Friday, May 12, 2017

I've Become My Mom. The Transition is Complete!



 
I miss my mom.

Since Sunday is Mother's Day, I'm going to write about my mother (Dad will get his turn on Father's Day). I've written anecdotal posts about both of them in the past, but today, I'm going to look at the good and bad in my relationship with her.

For the most part, we were close. I could tell her just about anything. She wouldn't judge me. Sometimes, I think she was too easy on me. I wasn't so easy on her. I didn't understand why she put up with so much crap from her sisters and a particular "friend" who was clearly a two-faced backstabber. As it turned out, I was right...but it took Mom a long time to see it.


I was furious when she loaned my favorite lamp to one of the tenants (my parents owned rental property)--who took it with them when they moved. Okay, they were evicted and it was a nasty, late-night scene that involved law enforcement and an angry neighbor who wanted to repo the car said tenant had bought from him but failed to pay for. I never let Mom forget that she had trusted a lowlife with my lamp. Pretty silly, huh?

Nobody was more proud than Mom when I sold my first novel. She wanted to go with me when I made my first trip to New York to meet with the publisher. I said no. I knew I'd be busy, that I couldn't take her with me to meetings--which was what she really wanted. It would have been viewed as unprofessional--but I'm embarrassed to admit that it wasn't the only reason I didn't want her to go along. From the day the book sold, Mom acted as if she were my co-author whenever we were in public, whenever I was asked about it. The publisher sent me roses. Mom wanted to know why she didn't get roses. She was joking, of course, but I overreacted. Why?


Because I'd always been dependent upon my parents in one way or another. That novel was the first thing I felt I'd done entirely on my own. It was mine, and I didn't want to share that accomplishment--with anyone.

But that wasn't true. I did all of the research and writing, yes. I found my agent on my own, yes. But I was a single mother with a toddler who had lived in Jefferson County, where public transportation at the time was almost nonexistent. I worked downtown, twenty miles away--and I couldn't drive. The only solution was to move into St. Louis, closer to the downtown area, so I could take a bus to work. But that would mean having to find a daycare for Collin or hire a babysitter to stay with him at home while I worked. I didn't like either option. I'd seen too many stories on the news about children harmed, killed or abducted by babysitters or daycare workers.


Mom and Dad sold their home and rented a place in south St. Louis for all of us. I could go to work knowing Collin was safe while I was at work. They gave up a home that was paid for and would have given them security in their retirement so I could work and Collin could have safety and security. In truth, I could not have written and sold Alexander's Empire without them. 

Happy Mother's Day, Mom. I wish you and Dad were still here with us.


12 comments:

  1. Replies
    1. Thanks...but I want to hear about everyone's moms! Come on, share--all of you!

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  2. Happy Mother's day Norma. You're an inspiration to many.

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    1. Collin would find that really funny, Eve--but thank you!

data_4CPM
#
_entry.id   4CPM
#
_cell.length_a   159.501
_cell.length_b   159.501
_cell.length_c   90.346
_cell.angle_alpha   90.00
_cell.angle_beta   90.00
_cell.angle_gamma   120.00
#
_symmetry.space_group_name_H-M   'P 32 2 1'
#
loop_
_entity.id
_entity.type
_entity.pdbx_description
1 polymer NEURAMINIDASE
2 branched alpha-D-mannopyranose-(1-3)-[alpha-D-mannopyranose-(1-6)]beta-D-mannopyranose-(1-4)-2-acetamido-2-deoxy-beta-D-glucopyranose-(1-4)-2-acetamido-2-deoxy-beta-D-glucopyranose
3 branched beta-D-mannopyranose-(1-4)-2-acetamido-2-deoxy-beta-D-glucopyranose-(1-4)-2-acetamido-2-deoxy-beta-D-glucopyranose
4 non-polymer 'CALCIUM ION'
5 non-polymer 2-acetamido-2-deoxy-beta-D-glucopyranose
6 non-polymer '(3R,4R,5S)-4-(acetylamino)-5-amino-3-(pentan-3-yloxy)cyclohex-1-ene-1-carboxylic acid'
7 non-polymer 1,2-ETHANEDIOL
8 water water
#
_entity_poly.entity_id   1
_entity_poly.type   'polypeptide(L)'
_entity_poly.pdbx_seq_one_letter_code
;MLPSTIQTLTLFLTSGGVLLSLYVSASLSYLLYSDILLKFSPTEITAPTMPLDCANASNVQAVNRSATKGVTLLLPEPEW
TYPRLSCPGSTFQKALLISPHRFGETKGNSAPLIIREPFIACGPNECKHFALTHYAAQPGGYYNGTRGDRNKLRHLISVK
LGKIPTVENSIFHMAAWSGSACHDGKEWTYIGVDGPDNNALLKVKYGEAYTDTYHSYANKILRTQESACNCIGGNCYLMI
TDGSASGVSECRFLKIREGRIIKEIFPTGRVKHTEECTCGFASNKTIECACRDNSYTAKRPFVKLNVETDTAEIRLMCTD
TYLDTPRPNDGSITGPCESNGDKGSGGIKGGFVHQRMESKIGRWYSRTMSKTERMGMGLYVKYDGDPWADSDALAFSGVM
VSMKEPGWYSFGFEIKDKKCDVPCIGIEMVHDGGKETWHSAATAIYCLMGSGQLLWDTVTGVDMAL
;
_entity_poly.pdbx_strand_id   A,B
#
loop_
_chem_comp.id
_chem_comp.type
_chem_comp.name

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  3. Sorry about your mom being gone. Sorry her sisters and that one friend were rubbish to her. Not cool.

    How old were you with the lamp? Was it really about the lamp or your frustration in her trusting wankers?

    Understandable about how you felt with regard to taking your mom and this being your first big thing on your own.

    Touching post, Norma on what she did for you and how she supported you as a young mom. You're a great mom to your son now. You're one good cookie. That's for sure.



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    1. The lamp...would you believe I was in college at the time? I was only home on weekends, which was why Mom thought it would be okay to let that woman "borrow" my lamp. I was a better judge of character than Mom was--I got that trait from Dad, who could spot a phony a mile away.

      Collin and I have had our ups and downs, too. But we're in a good place now, thankfully.

      And thank you, Ivy!

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    2. Ups and downs, yes, as someone healing, I've seen lots of those. Very cool that you got your dad's keen senses.

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  4. Your Mum and Dad were wonderful, sounds like you and I were the lucky ones to have really good parents, not all are so lucky. Happy mother's day Norma ✨

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    1. Thank you, Grace!

      I regret not appreciating my parents more when they were alive. I wasn't always a good daughter.

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  5. That's the good thing about parents Norma, they​ love us whatever.. which is a good thing 😊

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    1. Yes...they put up with us, even when we make them cry.

      When Collin was little, I was launching my career and traveled often. I put in long hours, even after I left my day job. We were talking earlier, and I asked him if he ever felt I had ignored him then. He answered, "Sometimes."

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  6. What wonderful people! You were so lucky to have them and I know you've lavished that same kind of love you learned from them on Collin.

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